15. The burner system of claim 13, wherein each of said media boxes removably sets atop its one of said two carriages.
16. The burner system of claim 15, wherein each media box comprises a trunnion positioned on the media box at the media box axis, and both carriages comprise a cradle configured to rotatably receive either trunnion.
17. The burner system of claim 13, wherein each carriage is movable, and both carriages and media boxes are configured to allow for the withdrawal of the media boxes away from their respective burners after the media box has been tilted to separate the media box from the burner throat.
18. A burner media box media cleaning station comprising: a. a washing basket configured to receive and hold media from a media box, the basket adapted to facilitate the cleaning of media when the media are placed in the basket; and b. an elevated carriage adapted to hold the media box above the washing basket, the elevated carriage configured to allow the media box to rotate upon an axis to facilitate the transfer of the media from the media box to the washing basket.
19. The media cleaning station of claim 18, wherein the elevated carriage is adapted to receive the washing basket in a position below the media box when the media box is positioned on the elevated carriage.
20. The media cleaning station of claim 18, wherein for a media box configured with trunnions positioned on an axis for the media box, the elevated carriage comprises cradles configured to receive and support the media box at its trunnions such that the media box can tilt in the cradles on the carriage about the axis associate with the trunnions.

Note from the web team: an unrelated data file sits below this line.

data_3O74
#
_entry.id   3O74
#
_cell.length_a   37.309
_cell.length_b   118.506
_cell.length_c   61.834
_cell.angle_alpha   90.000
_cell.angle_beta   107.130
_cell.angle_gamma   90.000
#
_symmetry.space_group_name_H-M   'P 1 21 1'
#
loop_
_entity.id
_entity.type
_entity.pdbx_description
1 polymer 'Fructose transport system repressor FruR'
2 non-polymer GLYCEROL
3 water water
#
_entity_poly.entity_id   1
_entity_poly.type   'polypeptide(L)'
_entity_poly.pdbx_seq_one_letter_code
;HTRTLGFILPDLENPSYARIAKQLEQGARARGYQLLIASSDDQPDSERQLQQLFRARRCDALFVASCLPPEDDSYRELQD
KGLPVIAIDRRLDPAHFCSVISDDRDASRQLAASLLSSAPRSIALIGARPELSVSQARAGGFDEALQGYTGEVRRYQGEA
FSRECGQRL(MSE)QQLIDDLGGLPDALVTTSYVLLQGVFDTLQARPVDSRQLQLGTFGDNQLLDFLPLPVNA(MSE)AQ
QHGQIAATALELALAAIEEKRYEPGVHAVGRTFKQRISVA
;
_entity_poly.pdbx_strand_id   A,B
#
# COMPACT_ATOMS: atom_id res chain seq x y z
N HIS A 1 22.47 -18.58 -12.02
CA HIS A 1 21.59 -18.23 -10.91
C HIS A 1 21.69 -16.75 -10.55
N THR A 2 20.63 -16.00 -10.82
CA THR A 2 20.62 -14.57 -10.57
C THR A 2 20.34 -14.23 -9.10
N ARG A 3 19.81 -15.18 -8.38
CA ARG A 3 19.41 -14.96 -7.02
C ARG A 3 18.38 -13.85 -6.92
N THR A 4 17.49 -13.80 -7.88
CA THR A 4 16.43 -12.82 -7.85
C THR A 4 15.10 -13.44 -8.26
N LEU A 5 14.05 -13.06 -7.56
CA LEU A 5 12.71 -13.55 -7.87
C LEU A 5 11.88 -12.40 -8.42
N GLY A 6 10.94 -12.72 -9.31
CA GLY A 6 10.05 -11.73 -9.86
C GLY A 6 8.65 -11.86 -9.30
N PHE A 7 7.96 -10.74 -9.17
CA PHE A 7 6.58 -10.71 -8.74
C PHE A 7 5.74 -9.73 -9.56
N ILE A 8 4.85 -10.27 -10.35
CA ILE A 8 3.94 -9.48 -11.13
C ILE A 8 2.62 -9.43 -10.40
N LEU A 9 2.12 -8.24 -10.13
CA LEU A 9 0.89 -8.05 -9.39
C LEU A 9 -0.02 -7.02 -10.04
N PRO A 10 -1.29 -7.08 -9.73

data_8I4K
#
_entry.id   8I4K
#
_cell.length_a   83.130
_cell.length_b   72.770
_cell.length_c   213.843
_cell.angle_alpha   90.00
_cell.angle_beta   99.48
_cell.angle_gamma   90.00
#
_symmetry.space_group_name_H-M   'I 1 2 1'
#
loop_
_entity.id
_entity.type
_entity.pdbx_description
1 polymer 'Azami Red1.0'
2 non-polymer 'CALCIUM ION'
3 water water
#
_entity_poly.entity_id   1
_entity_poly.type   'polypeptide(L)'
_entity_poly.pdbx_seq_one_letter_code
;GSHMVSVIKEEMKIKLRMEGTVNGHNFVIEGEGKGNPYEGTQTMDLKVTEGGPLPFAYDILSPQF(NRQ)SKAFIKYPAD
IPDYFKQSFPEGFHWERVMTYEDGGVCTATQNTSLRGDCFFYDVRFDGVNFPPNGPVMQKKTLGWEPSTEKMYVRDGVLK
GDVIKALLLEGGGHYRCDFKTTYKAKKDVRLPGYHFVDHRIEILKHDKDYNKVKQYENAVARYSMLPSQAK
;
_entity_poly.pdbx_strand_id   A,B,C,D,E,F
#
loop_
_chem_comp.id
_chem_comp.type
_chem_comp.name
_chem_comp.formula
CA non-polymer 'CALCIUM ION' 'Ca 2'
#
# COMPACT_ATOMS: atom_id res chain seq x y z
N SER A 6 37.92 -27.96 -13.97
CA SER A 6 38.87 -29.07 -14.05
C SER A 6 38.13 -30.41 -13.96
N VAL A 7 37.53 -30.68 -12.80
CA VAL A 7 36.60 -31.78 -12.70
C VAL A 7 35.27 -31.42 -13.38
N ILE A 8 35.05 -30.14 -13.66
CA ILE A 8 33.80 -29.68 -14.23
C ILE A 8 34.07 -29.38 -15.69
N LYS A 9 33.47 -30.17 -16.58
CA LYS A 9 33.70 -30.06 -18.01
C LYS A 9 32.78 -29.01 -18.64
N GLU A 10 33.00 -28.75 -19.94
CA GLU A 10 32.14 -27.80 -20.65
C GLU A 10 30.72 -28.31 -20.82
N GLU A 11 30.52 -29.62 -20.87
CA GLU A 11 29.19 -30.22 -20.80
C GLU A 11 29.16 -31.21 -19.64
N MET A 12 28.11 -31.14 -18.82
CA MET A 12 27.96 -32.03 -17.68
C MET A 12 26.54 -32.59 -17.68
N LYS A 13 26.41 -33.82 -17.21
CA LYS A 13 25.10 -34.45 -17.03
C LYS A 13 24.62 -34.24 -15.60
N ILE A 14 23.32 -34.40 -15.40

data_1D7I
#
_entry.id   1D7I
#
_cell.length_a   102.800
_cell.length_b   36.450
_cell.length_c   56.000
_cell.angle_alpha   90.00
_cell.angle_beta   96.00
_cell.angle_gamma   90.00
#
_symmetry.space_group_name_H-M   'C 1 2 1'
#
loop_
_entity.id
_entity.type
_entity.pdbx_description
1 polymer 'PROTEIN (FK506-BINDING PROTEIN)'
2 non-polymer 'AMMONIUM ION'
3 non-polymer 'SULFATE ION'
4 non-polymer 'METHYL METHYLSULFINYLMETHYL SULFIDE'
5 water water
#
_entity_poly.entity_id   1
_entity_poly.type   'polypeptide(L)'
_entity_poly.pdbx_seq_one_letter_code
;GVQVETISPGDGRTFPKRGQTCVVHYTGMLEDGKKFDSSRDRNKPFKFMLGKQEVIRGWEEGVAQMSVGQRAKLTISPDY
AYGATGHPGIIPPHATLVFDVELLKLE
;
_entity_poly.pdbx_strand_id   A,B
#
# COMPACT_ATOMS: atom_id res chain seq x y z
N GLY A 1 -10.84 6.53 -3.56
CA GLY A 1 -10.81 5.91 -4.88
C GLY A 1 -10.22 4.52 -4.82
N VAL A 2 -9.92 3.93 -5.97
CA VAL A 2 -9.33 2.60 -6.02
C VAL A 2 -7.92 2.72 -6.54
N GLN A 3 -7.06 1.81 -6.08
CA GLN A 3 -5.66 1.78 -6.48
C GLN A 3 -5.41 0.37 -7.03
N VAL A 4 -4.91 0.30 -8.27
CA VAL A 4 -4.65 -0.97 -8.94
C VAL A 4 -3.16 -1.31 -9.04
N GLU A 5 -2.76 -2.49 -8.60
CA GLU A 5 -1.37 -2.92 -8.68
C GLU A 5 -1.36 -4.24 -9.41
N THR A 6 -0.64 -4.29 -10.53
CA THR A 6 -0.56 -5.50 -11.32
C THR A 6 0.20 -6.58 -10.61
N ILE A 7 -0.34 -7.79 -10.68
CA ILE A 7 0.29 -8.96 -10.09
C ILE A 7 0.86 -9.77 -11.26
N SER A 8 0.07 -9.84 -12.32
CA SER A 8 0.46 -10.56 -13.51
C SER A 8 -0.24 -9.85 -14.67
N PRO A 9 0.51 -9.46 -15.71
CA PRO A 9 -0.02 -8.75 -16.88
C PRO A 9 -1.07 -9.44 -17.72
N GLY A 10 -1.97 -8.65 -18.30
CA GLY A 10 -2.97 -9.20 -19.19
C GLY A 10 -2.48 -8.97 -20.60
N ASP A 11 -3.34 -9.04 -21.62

CROSS REFERENCE TO RELATED APPLICATIONS
 This application derives and claims priority from U.S. provisional application 61/369,365 filed 30 Jul. 2010, which application is incorporated herein by reference.
STATEMENT REGARDING FEDERALLY SPONSORED RESEARCH OR DEVELOPMENT
 Not applicable.
BACKGROUND OF THE INVENTION
 This invention relates in general to furnaces for melting metals and more particularly to a regenerative furnace having an easily detached media box.
 Some furnaces that supply molten metal for casting and other procedures utilize regenerative furnaces to improve efficiency. The typical regenerative furnace includes an enclosure having a hearth at its bottom for containing a molten metal, which is often aluminum. At one end of the furnace the hearth has tap holes for withdrawing the molten metal. At the other end the furnace has two ports located above the hearth, and these ports are connected to burner assemblies that operate alternately for supplying hot gases to the interior of the furnace enclosure--indeed, hot enough to maintain the metal in the hearth in a molten condition.
 Regenerative burners operate as a duel burner unit or as a pair, i.e., burner "A" and burner "B". While burner "A" is firing, the media in its media box is releasing stored heat to the combustion air entering the furnace to elevate the temperature of the combustion air. The combustion air flows through the media in the media box to the burner head to mix with the gas or oil for combustion in the furnace. At the same time, burner "B" is being utilized as an exhaust system for the combustion hot waste gasses. An exhaust fan draws these hot waste gasses through the burner head of burner "B" and through the media in the burner "B" media box, where the hot waste gasses elevate the temperature of the media and the media bed lining. Once the exhaust gasses downstream of the media box reach a predetermined temperature, which usually takes about 40 to 60 seconds, a pair of air/exhaust duct cycling valves reverse their positions. This switches burner "A" from the burner firing into the furnace to the burner exhausting out of the furnace, and simultaneously switches burner "B" from the burner exhausting to the burner firing. These air/exhaust duct cycling valves are used for switching and reversing the flow of hot gases and combustion air through the media beds.